(Note: This started a month ago and I've been chronicling the progress on another board, a friend pointed out to my horror this morning I completely forgot to post it here and given its a JEM model, of course it should be shared here, so the previous entries will be posted now and future updates will also be posted here. If anyone has tips for a newbie to Sketchup, I would really appreciate them! Take everything as past tense right up to the last bit about hardware modelling, that's where I'm up to today)
Let's build a guitar, digitally! Nope, not 3D printing this, just practicing some 3D modelling. I've ventured back into this world after minimal previous experience (dicked around in C4D for a few days then ran way in fear about seven years ago) and decided to stick with it this time. A quick back story, I've temporarily moved jobs and am helping out in a different office for a few weeks, some 3d modelling experience is desired and I was advised to get my head around Sketchup as its what most of team use.
I played around with it and loved how user friendly it seemed at first. However, the object I chose to model for my serious bit of practice during lunch breaks and free time at home has shown to me that Sketchup is severely limited in what it can do. Compound Curves are out of the question unless there's an entire afternoon free to spend manually stitching broken geometry together, even the vast extension library has only taken me so far before having to go back in and find ways to, 'trick' Sketchup into given me the results I wanted. I've been building a model of a guitar as it was kind of related to the work I'm doing and given the varying lines of the body shape it seemed like a good thing to use for Sketchup practice.
The good. Actually got the hardest part out of the way and have a fairly accurate body shape. Colleagues seem to be pleased with the progress and most of the other components I've yet to do are much easier to work with.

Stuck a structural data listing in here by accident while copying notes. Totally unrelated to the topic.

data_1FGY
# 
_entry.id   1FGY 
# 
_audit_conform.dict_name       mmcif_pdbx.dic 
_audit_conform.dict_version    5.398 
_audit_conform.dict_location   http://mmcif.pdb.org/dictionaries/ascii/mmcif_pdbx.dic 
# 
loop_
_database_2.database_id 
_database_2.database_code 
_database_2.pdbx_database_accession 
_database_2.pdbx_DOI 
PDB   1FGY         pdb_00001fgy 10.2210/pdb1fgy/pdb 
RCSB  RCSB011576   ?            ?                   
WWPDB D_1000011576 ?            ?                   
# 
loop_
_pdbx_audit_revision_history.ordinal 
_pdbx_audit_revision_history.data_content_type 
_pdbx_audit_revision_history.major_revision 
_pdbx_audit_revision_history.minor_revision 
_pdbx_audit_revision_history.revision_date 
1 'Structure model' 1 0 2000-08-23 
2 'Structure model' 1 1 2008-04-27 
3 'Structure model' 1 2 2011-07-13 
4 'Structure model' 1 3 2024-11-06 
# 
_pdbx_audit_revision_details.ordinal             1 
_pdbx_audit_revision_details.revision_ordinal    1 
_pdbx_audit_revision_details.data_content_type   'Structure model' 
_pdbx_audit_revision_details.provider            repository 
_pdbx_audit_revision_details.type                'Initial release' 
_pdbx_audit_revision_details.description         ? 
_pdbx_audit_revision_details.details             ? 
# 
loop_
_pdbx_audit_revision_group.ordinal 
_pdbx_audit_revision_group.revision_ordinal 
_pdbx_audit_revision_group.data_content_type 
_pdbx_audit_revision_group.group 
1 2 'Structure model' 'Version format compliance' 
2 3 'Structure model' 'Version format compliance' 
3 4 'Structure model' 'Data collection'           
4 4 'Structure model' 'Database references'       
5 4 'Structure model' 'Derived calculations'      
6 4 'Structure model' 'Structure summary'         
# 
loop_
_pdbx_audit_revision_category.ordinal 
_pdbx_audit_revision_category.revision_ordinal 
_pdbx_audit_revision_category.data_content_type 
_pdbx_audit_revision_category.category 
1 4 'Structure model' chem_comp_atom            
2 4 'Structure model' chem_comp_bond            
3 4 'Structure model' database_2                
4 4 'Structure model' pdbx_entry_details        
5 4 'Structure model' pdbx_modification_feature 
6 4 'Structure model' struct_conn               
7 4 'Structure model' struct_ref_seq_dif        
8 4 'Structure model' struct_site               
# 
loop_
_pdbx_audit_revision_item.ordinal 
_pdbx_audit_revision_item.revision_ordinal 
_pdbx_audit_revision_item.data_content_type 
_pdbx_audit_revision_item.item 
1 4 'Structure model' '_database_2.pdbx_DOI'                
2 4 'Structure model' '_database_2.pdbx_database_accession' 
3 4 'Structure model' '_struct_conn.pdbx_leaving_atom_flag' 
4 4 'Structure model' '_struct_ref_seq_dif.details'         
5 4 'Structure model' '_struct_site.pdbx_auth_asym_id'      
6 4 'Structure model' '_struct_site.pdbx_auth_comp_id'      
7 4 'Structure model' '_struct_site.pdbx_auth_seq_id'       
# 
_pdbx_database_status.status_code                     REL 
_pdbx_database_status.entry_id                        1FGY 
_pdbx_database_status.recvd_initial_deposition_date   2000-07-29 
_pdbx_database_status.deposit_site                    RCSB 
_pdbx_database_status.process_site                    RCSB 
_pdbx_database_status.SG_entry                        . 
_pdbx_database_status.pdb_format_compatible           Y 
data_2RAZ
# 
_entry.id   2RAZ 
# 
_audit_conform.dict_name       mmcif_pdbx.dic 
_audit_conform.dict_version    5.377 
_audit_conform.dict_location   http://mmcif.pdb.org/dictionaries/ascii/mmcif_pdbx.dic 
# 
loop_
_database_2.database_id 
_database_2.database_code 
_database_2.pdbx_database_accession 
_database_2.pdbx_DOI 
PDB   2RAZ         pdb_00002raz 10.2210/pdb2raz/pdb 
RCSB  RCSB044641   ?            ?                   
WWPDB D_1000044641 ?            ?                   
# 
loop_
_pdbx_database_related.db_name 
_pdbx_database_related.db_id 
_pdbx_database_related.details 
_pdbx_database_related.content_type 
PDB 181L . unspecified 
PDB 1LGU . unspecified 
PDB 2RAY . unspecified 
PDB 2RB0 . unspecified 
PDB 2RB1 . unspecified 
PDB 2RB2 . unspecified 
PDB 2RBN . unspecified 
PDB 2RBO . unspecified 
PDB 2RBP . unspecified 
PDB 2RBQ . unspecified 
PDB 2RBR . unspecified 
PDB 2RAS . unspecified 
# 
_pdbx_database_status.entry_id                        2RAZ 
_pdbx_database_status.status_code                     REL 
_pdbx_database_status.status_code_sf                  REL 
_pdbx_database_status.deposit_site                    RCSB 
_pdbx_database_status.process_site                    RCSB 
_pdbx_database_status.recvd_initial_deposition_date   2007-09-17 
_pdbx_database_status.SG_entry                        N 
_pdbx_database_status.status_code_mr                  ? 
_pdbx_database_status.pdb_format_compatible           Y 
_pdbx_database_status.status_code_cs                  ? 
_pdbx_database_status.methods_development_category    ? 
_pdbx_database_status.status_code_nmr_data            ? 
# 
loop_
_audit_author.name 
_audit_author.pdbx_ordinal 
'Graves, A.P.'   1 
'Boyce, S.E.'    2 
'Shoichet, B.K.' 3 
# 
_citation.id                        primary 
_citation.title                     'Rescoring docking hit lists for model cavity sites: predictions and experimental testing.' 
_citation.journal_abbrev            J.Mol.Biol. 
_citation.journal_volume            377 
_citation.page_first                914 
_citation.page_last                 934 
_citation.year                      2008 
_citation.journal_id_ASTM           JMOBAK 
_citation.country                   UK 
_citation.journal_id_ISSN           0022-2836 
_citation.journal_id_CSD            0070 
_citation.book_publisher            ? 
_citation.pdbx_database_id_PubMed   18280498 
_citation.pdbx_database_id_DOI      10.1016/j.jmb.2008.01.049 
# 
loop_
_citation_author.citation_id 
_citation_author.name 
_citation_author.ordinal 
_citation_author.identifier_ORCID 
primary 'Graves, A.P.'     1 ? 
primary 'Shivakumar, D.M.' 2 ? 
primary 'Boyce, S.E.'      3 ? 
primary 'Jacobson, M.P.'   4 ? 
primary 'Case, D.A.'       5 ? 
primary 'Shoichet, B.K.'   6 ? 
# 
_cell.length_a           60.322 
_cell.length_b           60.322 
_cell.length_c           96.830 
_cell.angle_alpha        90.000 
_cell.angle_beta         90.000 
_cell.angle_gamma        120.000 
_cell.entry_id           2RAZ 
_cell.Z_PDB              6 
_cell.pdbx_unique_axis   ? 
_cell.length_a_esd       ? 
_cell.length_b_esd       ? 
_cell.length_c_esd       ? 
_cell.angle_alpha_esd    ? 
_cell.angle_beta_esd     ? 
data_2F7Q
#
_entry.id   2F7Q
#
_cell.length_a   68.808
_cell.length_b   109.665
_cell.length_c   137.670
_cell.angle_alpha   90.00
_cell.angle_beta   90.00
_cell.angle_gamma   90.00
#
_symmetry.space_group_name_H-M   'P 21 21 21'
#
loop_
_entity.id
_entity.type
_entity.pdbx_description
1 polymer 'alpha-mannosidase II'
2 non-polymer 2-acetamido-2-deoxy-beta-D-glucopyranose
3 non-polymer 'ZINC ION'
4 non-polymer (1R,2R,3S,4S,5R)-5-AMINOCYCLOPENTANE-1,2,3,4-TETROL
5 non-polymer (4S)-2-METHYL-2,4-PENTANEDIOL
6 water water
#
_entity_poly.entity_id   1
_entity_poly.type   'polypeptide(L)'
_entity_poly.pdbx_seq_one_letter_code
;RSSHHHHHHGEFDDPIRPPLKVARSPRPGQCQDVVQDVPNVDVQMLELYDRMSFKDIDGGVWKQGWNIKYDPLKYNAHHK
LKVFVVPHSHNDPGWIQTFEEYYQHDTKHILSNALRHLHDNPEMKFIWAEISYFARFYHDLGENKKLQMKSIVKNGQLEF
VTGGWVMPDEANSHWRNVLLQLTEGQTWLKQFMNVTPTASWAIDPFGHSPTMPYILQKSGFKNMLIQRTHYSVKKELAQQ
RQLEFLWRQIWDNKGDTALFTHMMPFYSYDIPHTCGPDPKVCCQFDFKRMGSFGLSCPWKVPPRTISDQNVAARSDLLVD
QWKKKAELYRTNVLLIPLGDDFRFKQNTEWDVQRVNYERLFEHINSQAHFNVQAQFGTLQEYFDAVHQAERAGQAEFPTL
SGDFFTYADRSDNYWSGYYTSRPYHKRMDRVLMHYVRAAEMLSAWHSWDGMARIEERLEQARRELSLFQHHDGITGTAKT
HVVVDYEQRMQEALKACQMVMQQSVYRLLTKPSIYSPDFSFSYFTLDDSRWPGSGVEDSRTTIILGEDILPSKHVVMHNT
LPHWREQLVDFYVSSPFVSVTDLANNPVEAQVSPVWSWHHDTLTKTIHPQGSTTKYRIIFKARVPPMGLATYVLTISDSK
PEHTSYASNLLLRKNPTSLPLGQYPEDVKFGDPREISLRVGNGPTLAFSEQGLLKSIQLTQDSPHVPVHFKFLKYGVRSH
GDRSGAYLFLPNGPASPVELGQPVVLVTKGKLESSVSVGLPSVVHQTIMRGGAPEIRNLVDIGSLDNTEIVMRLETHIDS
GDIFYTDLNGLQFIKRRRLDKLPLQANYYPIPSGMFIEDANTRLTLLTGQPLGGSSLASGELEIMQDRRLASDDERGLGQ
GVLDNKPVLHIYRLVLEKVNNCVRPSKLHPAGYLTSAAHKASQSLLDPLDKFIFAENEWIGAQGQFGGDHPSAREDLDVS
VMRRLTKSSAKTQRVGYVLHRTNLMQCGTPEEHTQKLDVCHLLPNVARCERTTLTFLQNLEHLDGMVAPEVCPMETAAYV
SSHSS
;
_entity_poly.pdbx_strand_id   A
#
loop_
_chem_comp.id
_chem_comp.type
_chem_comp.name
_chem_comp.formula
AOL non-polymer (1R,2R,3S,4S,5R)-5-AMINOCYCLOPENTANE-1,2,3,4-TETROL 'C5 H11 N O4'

The bad. ****ING HELL COMPOUND CURVES. If it ain't a block or a perfect cylinder, Sketchup will just break. While I've found ways to trick the program into given me the desired outcome. Its resulted in a huge time sink at home, and the model itself has crazy hidden geometry. Small changes are now causing the program to run incredibly sluggish. Either my approach to modelling in Sketchup is wrong and there are simpler ways to carry out these tasks in the program, or I've pushed it to its limits. I find the latter to be highly unlikely given the Architects in the office are constructing entire buildings with complex plumbing and electrical grids in Sketchup, but my little guitar body is causing the same machines to nearly have a heart attack.
So with that out of the way, this is thread to chronicle and observe if building an accurate 3D model of a guitar can be done (yes) in a basic, easy to dive into without any prior experience (kinda) software. I did post the first screenshots in the, "What made you smile today?" thread and since then, have found a few more ways to attempt compound curves with less geometry required, which firstly will make texture mapping a lot easier, but in the meantime I'm going to stick with the body I've already finished.
I'll be updating the thread with screenshots as I go and if anyone has Sketchup questions I'll try my best to answer them with the limited but slowly expanding knowledge I have.
The original model with some shots of the broken hidden geometry.
One of the guys I'm working with showed me a great (FREE) rendering program called Kerkythea. We build a little staging area in Sketchup, duplicated the body and posed both components and set about rendering to see if the dodgy geometry would cause problems in rendering. Thankfully, it turned out fine.
Note: To get the measurements exact, I found some blueprints for a JEM from a priavte luthier after a bit of googling. Any measurements not present on the plans (A few of them just had a note saying, "Cut to luthiers desired measurement) meant I had to sit with my guitar and micrometer, measuring out various spaces.
Next up: Pickups!